Michael Whan remembers the first question he was asked by the media after taking over as
"I want to pour more gas on the fire," he replied.
At the time, this was not well-received.
The LPGA was reeling from the economic downturn and the tour was struggling to find sponsors, and had shrunk its schedule from 37 events in 2008 to 28 in 2009.
On top of that, American players were overshadowed by rising international stars on a tour that played the majority of its events in the U.S.
But where others saw trouble, Whan saw an opportunity to spread the game across borders to attract new sponsors.
In his four years as commissioner, Whan has boosted the number of
The tour's international sponsors now include Kia, the South Korean auto maker; Sime Darby, a multinational conglomerate in Malaysia; Lotte, a Japanese-South Korean conglomerate; and Swinging Skirts, a nonprofit in Taiwan. Next month, Swinging Skirts will host its first event outside of Taiwan when it sponsors the LPGA tour stop in San Francisco.
Whan is confident that his strategy has worked.
"Golf is global now," he said in a recent interview. "Great young golfers are growing up in every corner of the world so now they're generating interest in every corner of the world."
Whan, 49, started his career at Procter & Gamble, before becoming an executive with Wilson Sporting Goods and then TaylorMade Golf, prior to taking over the LPGA. He got the job after the previous commissioner, Carolyn Bivens, resigned in 2009 following a wave of criticism from players unhappy with the tour's economic problems and her leadership.
As Whan pushed the LPGA into more tournament stops overseas, the tour's best players increasingly came from foreign countries.
Today, seven of the top 10 women golfers in the world rankings are foreigners, including Inbee Park from South Korea, the No. 1 player in the world for 50 weeks, and Lydia Ko, a New Zealander who at 15 became the youngest player ever to win an LPGA tournament in August 2013.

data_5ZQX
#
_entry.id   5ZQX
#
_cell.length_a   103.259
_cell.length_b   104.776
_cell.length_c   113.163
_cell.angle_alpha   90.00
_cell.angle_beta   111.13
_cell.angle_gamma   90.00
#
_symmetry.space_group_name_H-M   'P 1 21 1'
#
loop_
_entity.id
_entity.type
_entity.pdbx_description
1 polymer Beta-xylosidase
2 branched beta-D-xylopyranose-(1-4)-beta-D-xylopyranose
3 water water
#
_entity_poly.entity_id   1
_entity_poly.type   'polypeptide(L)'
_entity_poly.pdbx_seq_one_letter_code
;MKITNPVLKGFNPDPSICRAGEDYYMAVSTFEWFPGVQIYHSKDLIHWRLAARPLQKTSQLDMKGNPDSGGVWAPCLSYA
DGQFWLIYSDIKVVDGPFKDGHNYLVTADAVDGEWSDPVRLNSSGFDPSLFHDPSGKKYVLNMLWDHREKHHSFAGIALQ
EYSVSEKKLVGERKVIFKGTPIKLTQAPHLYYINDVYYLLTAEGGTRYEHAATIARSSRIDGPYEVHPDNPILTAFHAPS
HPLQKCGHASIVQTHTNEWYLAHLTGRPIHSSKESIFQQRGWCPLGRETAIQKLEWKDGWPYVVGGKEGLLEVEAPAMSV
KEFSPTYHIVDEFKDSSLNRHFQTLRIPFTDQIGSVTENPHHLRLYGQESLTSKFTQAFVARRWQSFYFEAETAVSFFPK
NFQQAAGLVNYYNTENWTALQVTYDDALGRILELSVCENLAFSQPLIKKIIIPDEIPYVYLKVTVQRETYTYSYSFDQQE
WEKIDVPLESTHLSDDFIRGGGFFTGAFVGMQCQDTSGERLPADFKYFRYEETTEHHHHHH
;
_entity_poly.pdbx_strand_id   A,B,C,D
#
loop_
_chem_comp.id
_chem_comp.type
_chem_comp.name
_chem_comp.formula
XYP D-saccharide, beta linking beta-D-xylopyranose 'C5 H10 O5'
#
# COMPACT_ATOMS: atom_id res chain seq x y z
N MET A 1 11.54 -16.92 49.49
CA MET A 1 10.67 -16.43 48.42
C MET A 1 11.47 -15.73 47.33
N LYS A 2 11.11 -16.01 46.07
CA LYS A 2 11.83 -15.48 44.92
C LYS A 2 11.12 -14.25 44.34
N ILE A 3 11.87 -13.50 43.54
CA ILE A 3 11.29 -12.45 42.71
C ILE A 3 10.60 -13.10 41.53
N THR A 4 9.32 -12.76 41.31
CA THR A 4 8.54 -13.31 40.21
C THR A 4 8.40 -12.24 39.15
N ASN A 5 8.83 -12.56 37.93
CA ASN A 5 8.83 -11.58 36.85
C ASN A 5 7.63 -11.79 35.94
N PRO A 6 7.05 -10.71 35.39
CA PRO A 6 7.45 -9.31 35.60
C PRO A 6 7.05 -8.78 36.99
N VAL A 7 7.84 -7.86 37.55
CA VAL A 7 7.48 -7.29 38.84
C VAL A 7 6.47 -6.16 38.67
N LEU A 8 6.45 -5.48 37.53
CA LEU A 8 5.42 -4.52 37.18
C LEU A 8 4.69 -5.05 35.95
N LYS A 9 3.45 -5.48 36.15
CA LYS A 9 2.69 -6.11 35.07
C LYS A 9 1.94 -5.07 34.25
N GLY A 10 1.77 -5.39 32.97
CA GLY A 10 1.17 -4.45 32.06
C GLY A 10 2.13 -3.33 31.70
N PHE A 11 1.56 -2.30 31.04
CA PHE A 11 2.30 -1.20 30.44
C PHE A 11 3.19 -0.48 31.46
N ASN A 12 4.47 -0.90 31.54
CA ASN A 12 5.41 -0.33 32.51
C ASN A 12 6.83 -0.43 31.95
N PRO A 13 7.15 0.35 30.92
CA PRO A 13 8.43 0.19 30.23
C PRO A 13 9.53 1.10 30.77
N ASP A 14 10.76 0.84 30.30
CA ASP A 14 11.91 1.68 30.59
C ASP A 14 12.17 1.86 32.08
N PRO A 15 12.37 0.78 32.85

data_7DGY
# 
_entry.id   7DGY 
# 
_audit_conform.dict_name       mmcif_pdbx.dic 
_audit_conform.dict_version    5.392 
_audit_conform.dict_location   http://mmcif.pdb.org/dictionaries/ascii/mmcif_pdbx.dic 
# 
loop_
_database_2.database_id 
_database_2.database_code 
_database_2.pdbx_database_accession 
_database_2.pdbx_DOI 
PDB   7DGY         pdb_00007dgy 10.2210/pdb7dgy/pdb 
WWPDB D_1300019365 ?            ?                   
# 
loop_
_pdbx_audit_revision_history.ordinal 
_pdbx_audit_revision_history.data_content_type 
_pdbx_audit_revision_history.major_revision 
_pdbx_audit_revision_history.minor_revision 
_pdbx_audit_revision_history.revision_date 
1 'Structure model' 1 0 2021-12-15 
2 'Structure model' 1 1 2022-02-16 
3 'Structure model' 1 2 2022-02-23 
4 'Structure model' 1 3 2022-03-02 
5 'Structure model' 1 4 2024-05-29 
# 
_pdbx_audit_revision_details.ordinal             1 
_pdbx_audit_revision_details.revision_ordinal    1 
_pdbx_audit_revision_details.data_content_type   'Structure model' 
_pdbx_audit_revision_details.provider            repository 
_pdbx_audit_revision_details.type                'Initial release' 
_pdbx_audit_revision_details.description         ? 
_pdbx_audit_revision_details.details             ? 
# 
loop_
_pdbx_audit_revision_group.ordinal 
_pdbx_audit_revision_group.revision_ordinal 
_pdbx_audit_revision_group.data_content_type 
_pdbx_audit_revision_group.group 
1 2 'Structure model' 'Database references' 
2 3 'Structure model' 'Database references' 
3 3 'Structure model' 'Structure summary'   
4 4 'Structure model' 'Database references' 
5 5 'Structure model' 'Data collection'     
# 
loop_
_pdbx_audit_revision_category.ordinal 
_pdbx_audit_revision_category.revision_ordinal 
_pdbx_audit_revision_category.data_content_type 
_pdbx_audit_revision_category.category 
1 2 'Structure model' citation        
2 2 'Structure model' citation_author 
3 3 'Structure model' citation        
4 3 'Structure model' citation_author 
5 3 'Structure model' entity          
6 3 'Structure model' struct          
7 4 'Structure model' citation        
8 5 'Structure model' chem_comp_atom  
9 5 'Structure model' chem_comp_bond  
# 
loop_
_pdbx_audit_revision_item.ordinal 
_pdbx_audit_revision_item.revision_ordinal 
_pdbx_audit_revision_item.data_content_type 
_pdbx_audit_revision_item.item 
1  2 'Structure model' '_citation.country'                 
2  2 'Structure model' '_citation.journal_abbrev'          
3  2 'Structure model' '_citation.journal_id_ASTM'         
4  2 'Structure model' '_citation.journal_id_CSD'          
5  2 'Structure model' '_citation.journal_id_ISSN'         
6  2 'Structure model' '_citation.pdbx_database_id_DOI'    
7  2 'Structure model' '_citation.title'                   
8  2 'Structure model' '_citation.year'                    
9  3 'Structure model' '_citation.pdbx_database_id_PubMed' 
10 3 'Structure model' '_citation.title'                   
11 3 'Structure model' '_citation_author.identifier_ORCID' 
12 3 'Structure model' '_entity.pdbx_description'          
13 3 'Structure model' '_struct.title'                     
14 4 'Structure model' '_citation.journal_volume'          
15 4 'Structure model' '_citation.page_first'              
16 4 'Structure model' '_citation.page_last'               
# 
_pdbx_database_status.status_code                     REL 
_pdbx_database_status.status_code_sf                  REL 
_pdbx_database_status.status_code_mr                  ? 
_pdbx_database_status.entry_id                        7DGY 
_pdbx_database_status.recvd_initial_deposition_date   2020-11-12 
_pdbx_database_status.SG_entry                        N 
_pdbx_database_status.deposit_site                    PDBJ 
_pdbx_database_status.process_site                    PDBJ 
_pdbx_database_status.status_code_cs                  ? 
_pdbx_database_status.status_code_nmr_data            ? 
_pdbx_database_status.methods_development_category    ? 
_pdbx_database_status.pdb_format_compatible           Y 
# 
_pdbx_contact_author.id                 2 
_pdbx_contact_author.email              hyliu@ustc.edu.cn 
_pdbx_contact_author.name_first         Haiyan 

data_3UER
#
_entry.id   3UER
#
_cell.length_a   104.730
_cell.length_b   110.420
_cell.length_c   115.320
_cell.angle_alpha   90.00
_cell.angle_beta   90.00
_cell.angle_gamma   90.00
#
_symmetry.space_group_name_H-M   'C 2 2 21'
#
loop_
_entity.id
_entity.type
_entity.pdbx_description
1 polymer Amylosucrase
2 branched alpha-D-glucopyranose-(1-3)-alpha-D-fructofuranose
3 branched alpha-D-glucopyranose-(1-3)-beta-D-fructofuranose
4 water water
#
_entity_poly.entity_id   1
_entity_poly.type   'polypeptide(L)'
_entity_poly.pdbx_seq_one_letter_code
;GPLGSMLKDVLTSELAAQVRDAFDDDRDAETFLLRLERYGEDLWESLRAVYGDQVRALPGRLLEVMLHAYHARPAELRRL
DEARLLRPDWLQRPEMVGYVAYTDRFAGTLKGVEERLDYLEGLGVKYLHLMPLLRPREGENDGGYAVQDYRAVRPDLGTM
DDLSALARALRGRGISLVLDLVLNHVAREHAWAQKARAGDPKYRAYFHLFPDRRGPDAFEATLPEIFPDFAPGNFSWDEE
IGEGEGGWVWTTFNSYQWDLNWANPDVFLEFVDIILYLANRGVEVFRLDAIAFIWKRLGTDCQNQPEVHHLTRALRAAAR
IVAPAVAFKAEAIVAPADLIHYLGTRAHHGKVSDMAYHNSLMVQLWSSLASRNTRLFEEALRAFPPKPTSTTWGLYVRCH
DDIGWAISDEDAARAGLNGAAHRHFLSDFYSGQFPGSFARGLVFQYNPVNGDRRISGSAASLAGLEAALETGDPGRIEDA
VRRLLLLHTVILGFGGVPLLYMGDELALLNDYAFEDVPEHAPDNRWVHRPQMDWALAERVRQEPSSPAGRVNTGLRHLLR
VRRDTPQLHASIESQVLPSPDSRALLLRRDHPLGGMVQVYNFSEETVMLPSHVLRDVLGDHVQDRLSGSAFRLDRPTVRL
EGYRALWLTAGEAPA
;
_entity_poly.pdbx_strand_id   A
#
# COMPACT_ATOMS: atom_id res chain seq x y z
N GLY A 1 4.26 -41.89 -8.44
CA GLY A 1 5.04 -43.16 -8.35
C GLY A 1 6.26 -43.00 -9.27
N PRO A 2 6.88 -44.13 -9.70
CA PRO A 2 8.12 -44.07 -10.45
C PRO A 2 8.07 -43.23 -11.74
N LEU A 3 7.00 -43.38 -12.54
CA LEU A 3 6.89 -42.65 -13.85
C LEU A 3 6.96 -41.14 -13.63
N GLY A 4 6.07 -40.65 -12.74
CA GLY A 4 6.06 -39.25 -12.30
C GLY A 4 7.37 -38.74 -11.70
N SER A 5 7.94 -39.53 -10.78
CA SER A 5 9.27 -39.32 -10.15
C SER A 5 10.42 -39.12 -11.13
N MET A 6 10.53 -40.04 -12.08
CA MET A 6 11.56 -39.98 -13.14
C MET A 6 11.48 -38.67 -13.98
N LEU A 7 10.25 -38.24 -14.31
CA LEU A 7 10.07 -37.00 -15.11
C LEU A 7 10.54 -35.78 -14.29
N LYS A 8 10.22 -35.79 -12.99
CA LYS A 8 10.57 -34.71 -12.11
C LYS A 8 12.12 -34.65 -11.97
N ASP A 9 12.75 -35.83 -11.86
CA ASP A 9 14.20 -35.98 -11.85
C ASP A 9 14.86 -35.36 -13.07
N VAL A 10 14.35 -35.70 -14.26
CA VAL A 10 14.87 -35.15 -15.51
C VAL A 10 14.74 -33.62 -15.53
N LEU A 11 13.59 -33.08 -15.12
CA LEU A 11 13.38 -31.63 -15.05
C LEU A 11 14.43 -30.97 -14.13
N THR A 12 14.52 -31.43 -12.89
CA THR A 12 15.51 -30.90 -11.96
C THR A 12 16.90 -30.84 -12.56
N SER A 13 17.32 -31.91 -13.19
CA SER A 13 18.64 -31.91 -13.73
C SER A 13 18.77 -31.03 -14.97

"The game of golf is growing in Asia," said Karrie Webb, a veteran from Australia who won her 41st LPGA Tour tournament title Sunday in Phoenix. "We have more of an international-based tour now and opportunities you can't turn down."
Those opportunities include sponsors who want to reach an audience in the Asian market.
"If you're a Korean company that wants exposure in Taiwan, why not sponsor an LPGA event there?" said Paige MacKenzie, a seven-year tour veteran who does commentary for the Golf Channel.
Not surprisingly, LPGA Tour events now jump across the continents.
The tour started its season in the Bahamas in January, before going to Australia, then for a small Asian swing with stops in Thailand and Singapore. The tour returns to the U.S , almost uninterrupted, from March to September, before resuming its schedule overseas with a longer Asian tour, including events in Malaysia, China and South Korea.
Whan believes that by accommodating the needs of its sponsors, the LPGA is building strong relationships with firms that will continue to bankroll events across the world.
MacKenzie said most of the tour's players have embraced Whan's plan to grow the sport internationally. "I love the fact that LPGA travels worldwide and we play in front of fans that love and embrace the game of golf," she said. "Prior to him coming in we were fighting a dynamic . . . of whether LPGA is a U.S.-based domestic tour or a U.S.-based international tour.
"Players have bought into it and have changed the culture."
Despite the tour's growing popularity overseas, Whan said he doesn't want to lose the LPGA's home base and is committed to keeping the majority of events in the U.S.
This week the tour shifts to Carlsbad for the Kia Classic, Thursday through Sunday, with Spaniard Beatriz Recari looking to defend her title.
And next week is the first LPGA major of the season, the Kraft Nabisco Championship in Rancho Mirage from April 3-6.
"This is the direction of golf," MacKenzie said. "As an American player I get questioned about the international component of the LPGA. But the LPGA is stronger now than it was 20 years ago when it was [more] domestic-based. You can't ignore that."